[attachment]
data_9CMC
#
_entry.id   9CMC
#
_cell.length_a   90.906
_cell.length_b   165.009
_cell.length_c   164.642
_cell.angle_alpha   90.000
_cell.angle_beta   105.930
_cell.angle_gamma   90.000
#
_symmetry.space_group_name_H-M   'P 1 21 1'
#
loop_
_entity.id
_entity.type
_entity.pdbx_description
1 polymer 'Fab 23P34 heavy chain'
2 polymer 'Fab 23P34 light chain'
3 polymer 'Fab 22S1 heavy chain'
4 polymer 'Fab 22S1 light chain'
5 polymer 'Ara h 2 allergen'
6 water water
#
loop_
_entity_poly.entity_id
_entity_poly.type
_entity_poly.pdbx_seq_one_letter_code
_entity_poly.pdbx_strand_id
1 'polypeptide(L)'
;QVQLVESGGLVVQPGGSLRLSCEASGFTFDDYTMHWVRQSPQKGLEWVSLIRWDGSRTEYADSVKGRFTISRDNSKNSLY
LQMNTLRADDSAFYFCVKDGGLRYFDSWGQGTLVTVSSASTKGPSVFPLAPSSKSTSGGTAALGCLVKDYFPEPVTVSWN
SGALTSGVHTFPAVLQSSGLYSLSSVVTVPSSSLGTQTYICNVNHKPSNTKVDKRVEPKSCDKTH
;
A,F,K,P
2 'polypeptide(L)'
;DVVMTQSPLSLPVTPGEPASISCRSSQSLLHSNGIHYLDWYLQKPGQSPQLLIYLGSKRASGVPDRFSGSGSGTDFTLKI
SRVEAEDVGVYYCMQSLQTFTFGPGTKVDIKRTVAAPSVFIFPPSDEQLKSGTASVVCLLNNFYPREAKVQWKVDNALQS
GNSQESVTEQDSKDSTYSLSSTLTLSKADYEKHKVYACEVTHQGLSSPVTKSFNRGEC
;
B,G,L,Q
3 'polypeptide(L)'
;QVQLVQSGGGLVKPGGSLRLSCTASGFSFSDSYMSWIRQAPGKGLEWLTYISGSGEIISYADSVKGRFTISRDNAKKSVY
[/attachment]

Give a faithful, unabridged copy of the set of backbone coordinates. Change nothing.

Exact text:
data_9CMC
#
_entry.id   9CMC
#
_cell.length_a   90.906
_cell.length_b   165.009
_cell.length_c   164.642
_cell.angle_alpha   90.000
_cell.angle_beta   105.930
_cell.angle_gamma   90.000
#
_symmetry.space_group_name_H-M   'P 1 21 1'
#
loop_
_entity.id
_entity.type
_entity.pdbx_description
1 polymer 'Fab 23P34 heavy chain'
2 polymer 'Fab 23P34 light chain'
3 polymer 'Fab 22S1 heavy chain'
4 polymer 'Fab 22S1 light chain'
5 polymer 'Ara h 2 allergen'
6 water water
#
loop_
_entity_poly.entity_id
_entity_poly.type
_entity_poly.pdbx_seq_one_letter_code
_entity_poly.pdbx_strand_id
1 'polypeptide(L)'
;QVQLVESGGLVVQPGGSLRLSCEASGFTFDDYTMHWVRQSPQKGLEWVSLIRWDGSRTEYADSVKGRFTISRDNSKNSLY
LQMNTLRADDSAFYFCVKDGGLRYFDSWGQGTLVTVSSASTKGPSVFPLAPSSKSTSGGTAALGCLVKDYFPEPVTVSWN
SGALTSGVHTFPAVLQSSGLYSLSSVVTVPSSSLGTQTYICNVNHKPSNTKVDKRVEPKSCDKTH
;
A,F,K,P
2 'polypeptide(L)'
;DVVMTQSPLSLPVTPGEPASISCRSSQSLLHSNGIHYLDWYLQKPGQSPQLLIYLGSKRASGVPDRFSGSGSGTDFTLKI
SRVEAEDVGVYYCMQSLQTFTFGPGTKVDIKRTVAAPSVFIFPPSDEQLKSGTASVVCLLNNFYPREAKVQWKVDNALQS
GNSQESVTEQDSKDSTYSLSSTLTLSKADYEKHKVYACEVTHQGLSSPVTKSFNRGEC
;
B,G,L,Q
3 'polypeptide(L)'
;QVQLVQSGGGLVKPGGSLRLSCTASGFSFSDSYMSWIRQAPGKGLEWLTYISGSGEIISYADSVKGRFTISRDNAKKSVY